2

Convert some SVG files into PNG using ImageMagick's convert command.

Run the conversions in parallel to save time.

This is safer than robinro's forkbomb approach :-)

xargs runs four processes at a time -P4

echo thisIsATest | sed -r 's/([A-Z])/_\L\1/g'
2014-04-11 13:36:08
User: flatcap
Functions: echo sed
Tags: sed
1

Convert a camelCase string into snake_case.

To complement senorpedro's command.

for i in *.svg; do convert "$i" "${i%.svg}.png"; done
2014-03-24 14:02:02
User: flatcap
1

Convert some SVG files into PNG using ImageMagick's convert command.

sed -n "/^.\{73,\}/p" < /path/to/file
2014-03-20 12:31:57
User: flatcap
Functions: sed
0

Filter out lines of input that contain 72, or fewer, characters.

"sed -n" : don't print lines by default

"/^.\{73,\}/" : find lines that start with 73 (or more) characters

"p" : print them

while read i; do [ ${#i} -gt 72 ] && echo "$i"; done < /path/to/file
2014-03-20 12:27:06
User: flatcap
Functions: echo read
1

Filter out lines of input that contain 72, or fewer, characters.

This uses bash only. ${#i} is the number of characters in variable i.

watch -d "ls -l /proc/$!/fd"
2014-01-31 23:51:17
User: flatcap
Functions: watch
1

You're running a program that reads LOTS of files and takes a long time.

But it doesn't tell you about its progress.

First, run a command in the background, e.g.

find /usr/share/doc -type f -exec cat {} + > output_file.txt

Then run the watch command.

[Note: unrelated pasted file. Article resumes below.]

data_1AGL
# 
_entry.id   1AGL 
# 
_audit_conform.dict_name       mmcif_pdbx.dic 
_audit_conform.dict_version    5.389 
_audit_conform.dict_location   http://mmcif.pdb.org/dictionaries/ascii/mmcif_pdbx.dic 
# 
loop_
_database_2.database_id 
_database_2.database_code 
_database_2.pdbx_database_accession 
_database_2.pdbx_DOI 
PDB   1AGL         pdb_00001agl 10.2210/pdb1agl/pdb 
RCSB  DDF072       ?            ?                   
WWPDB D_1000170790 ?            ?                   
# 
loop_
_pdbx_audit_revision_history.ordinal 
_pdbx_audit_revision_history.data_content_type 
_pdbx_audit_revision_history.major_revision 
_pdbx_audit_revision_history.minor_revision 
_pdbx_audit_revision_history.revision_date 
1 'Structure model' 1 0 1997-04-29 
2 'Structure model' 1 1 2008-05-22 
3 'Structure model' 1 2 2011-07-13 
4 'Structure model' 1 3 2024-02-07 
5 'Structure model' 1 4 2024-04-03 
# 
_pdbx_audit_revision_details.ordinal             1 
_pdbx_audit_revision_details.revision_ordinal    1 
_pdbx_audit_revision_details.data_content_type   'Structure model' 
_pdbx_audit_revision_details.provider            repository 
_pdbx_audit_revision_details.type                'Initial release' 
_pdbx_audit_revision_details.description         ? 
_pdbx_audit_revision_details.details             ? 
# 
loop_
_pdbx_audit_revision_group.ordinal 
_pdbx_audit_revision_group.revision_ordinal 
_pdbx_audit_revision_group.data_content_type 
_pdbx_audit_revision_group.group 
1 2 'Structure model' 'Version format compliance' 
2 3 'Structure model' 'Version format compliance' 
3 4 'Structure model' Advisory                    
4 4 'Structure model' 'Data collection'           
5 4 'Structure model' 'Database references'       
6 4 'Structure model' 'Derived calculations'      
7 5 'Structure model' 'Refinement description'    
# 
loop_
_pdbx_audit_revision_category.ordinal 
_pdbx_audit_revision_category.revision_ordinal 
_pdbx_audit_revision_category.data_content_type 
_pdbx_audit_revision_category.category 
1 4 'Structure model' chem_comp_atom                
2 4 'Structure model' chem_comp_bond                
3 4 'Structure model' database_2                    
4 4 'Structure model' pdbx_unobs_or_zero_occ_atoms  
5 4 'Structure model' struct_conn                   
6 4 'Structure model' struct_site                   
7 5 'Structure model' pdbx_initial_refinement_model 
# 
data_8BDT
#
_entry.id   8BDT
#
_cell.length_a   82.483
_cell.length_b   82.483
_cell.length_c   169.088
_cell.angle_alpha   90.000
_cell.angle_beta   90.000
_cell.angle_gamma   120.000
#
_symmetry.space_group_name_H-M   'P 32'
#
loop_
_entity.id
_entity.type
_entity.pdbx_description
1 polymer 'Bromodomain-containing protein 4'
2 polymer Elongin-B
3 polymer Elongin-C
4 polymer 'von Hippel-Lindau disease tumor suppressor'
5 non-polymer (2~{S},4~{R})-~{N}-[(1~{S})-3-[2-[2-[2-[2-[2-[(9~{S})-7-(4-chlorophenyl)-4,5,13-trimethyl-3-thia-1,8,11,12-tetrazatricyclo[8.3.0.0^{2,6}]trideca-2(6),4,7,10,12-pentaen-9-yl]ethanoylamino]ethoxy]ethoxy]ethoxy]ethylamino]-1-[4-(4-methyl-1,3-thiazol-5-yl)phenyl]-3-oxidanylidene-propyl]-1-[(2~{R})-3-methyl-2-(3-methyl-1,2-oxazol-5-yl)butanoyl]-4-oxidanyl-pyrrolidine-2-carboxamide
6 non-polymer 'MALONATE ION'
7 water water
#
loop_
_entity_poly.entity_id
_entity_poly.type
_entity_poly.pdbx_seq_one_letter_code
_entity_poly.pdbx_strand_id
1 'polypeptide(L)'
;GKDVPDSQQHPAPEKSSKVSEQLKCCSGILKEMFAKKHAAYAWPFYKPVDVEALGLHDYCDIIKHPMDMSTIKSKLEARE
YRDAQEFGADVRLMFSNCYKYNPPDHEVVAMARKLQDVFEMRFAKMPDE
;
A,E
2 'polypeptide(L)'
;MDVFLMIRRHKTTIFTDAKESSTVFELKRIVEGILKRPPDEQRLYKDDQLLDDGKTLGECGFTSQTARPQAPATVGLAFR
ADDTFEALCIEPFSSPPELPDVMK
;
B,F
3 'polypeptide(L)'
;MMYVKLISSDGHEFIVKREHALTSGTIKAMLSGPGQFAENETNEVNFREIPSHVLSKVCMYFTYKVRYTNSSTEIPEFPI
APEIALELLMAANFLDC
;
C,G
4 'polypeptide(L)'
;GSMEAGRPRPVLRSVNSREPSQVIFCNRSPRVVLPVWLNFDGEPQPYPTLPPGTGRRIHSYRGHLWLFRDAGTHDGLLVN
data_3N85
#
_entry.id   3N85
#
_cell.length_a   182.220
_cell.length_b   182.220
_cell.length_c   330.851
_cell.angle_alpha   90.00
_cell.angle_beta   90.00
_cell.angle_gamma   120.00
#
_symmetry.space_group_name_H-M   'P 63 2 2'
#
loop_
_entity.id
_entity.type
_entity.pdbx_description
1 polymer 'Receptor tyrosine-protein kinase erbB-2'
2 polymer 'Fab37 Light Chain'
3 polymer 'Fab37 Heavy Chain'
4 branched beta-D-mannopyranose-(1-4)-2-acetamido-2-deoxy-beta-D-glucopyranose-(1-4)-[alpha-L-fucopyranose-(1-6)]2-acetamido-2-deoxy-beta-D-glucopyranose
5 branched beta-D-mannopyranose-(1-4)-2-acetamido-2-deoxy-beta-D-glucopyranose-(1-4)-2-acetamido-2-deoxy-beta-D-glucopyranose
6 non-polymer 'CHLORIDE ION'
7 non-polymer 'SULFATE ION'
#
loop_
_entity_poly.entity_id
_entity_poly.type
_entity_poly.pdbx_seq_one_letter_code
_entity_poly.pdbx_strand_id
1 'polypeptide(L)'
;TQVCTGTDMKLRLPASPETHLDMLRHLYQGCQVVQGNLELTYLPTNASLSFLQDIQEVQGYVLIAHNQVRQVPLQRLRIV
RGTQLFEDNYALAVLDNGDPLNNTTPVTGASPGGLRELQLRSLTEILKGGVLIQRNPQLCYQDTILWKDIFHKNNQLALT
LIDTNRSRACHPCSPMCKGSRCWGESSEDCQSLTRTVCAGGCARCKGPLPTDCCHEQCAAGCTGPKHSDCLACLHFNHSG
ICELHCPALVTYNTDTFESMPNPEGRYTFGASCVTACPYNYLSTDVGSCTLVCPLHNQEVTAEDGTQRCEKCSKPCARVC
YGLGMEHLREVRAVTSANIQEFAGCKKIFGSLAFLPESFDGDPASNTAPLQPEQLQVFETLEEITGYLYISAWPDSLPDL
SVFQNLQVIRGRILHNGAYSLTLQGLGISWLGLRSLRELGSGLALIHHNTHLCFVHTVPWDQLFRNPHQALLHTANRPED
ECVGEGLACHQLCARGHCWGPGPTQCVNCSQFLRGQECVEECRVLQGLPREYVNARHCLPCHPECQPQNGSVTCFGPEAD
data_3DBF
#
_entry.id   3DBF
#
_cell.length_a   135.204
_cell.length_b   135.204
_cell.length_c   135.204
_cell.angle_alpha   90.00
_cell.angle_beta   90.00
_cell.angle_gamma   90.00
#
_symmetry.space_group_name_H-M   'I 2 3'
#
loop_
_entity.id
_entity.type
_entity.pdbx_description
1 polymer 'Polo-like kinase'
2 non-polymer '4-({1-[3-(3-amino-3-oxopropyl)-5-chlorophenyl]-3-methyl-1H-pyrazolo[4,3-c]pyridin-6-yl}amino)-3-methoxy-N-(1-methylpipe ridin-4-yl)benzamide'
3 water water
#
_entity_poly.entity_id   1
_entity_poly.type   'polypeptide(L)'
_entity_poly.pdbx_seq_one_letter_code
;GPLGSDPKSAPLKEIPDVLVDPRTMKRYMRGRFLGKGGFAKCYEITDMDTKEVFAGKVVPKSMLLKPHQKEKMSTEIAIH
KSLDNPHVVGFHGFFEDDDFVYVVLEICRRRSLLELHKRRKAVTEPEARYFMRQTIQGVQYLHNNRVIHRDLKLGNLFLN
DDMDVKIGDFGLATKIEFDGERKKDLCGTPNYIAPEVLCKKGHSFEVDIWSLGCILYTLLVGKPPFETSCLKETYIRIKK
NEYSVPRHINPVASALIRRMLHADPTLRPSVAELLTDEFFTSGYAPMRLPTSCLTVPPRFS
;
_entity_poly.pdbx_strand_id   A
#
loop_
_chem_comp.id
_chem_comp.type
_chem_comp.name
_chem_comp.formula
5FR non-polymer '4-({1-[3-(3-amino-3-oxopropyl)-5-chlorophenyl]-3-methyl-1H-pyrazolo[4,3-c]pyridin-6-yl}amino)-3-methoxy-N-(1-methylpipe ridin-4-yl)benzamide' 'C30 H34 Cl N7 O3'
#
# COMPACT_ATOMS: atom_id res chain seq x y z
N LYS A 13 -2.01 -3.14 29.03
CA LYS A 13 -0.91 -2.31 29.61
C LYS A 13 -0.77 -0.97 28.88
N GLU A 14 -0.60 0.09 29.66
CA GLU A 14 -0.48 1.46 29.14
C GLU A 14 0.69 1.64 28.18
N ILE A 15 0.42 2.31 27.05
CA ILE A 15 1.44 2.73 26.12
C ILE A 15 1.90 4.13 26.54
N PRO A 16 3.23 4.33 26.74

"watch -d" highlights the changes as they happen

In bash: $! is the process id (pid) of the last command run in the background.

You can change this to $(pidof my_command) to watch something in particular.

echo $(($(find . -name "pattern" -type f -printf "+%s")))
2014-01-16 03:14:36
User: flatcap
Functions: echo find
3

Use find's internal stat to get the file size then let the shell add up the numbers.

ssh USER@HOST cat REMOTE_FILE.mp4 | tee LOCAL_FILE.mp4 | mplayer -
2013-11-28 11:25:26
User: flatcap
Functions: cat ssh tee
6

Securely stream a file from a remote server (and save it locally).

Useful if you're impatient and want to watch a movie immediately and download it at the same time without using extra bandwidth.

This is an extension of snipertyler's idea.

Note: This command uses an encrypted connection, unlike the original.

curl -s http://en.m.wikipedia.org/wiki/List_of_Internet_top-level_domains | sed -n '/<tr valign="top">/{s/<[^>]*>//g;p}'
2012-12-24 23:54:05
User: flatcap
Functions: sed
1

Quietly get a webpage from wikipedia: curl -s

By default, don't output anything: sed -n

Search for interesting lines: /<tr valign="top">/